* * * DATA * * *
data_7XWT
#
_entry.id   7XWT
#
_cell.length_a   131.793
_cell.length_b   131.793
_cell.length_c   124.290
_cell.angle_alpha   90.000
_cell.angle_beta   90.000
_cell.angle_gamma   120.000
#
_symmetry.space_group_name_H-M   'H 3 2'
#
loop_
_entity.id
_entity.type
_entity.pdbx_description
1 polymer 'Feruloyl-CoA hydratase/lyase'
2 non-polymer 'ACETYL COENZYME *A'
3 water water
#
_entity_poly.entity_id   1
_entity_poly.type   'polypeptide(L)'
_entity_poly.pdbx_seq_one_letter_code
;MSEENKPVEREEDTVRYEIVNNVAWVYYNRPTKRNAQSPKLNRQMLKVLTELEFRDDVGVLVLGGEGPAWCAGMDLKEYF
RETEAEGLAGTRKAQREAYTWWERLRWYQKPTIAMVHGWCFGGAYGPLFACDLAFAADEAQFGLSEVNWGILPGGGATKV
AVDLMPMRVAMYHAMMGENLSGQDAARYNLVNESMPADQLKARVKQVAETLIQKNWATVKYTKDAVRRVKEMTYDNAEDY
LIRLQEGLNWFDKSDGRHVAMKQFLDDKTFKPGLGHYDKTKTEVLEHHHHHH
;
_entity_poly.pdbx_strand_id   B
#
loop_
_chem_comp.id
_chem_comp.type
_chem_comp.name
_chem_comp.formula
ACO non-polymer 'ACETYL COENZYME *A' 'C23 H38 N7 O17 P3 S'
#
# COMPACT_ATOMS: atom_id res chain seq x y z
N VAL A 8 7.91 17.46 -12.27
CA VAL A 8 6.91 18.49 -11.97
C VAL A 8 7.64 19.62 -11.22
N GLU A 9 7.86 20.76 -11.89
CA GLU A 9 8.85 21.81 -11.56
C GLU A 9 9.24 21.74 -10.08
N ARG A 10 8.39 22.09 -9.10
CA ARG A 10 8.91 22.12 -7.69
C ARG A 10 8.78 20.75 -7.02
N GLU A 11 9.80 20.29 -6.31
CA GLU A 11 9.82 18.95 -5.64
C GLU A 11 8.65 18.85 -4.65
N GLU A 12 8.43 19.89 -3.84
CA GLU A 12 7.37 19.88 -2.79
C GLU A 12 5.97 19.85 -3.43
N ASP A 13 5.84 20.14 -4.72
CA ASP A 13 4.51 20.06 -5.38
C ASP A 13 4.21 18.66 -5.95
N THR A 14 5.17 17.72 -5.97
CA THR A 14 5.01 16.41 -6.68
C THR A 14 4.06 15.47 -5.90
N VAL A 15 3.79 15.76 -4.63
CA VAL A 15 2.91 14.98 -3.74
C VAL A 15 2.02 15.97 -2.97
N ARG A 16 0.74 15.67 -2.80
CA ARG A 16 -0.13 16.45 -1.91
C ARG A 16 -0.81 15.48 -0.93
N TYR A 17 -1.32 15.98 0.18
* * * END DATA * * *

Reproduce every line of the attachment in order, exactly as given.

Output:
data_7XWT
#
_entry.id   7XWT
#
_cell.length_a   131.793
_cell.length_b   131.793
_cell.length_c   124.290
_cell.angle_alpha   90.000
_cell.angle_beta   90.000
_cell.angle_gamma   120.000
#
_symmetry.space_group_name_H-M   'H 3 2'
#
loop_
_entity.id
_entity.type
_entity.pdbx_description
1 polymer 'Feruloyl-CoA hydratase/lyase'
2 non-polymer 'ACETYL COENZYME *A'
3 water water
#
_entity_poly.entity_id   1
_entity_poly.type   'polypeptide(L)'
_entity_poly.pdbx_seq_one_letter_code
;MSEENKPVEREEDTVRYEIVNNVAWVYYNRPTKRNAQSPKLNRQMLKVLTELEFRDDVGVLVLGGEGPAWCAGMDLKEYF
RETEAEGLAGTRKAQREAYTWWERLRWYQKPTIAMVHGWCFGGAYGPLFACDLAFAADEAQFGLSEVNWGILPGGGATKV
AVDLMPMRVAMYHAMMGENLSGQDAARYNLVNESMPADQLKARVKQVAETLIQKNWATVKYTKDAVRRVKEMTYDNAEDY
LIRLQEGLNWFDKSDGRHVAMKQFLDDKTFKPGLGHYDKTKTEVLEHHHHHH
;
_entity_poly.pdbx_strand_id   B
#
loop_
_chem_comp.id
_chem_comp.type
_chem_comp.name
_chem_comp.formula
ACO non-polymer 'ACETYL COENZYME *A' 'C23 H38 N7 O17 P3 S'
#
# COMPACT_ATOMS: atom_id res chain seq x y z
N VAL A 8 7.91 17.46 -12.27
CA VAL A 8 6.91 18.49 -11.97
C VAL A 8 7.64 19.62 -11.22
N GLU A 9 7.86 20.76 -11.89
CA GLU A 9 8.85 21.81 -11.56
C GLU A 9 9.24 21.74 -10.08
N ARG A 10 8.39 22.09 -9.10
CA ARG A 10 8.91 22.12 -7.69
C ARG A 10 8.78 20.75 -7.02
N GLU A 11 9.80 20.29 -6.31
CA GLU A 11 9.82 18.95 -5.64
C GLU A 11 8.65 18.85 -4.65
N GLU A 12 8.43 19.89 -3.84
CA GLU A 12 7.37 19.88 -2.79
C GLU A 12 5.97 19.85 -3.43
N ASP A 13 5.84 20.14 -4.72
CA ASP A 13 4.51 20.06 -5.38
C ASP A 13 4.21 18.66 -5.95
N THR A 14 5.17 17.72 -5.97
CA THR A 14 5.01 16.41 -6.68
C THR A 14 4.06 15.47 -5.90
N VAL A 15 3.79 15.76 -4.63
CA VAL A 15 2.91 14.98 -3.74
C VAL A 15 2.02 15.97 -2.97
N ARG A 16 0.74 15.67 -2.80
CA ARG A 16 -0.13 16.45 -1.91
C ARG A 16 -0.81 15.48 -0.93
N TYR A 17 -1.32 15.98 0.18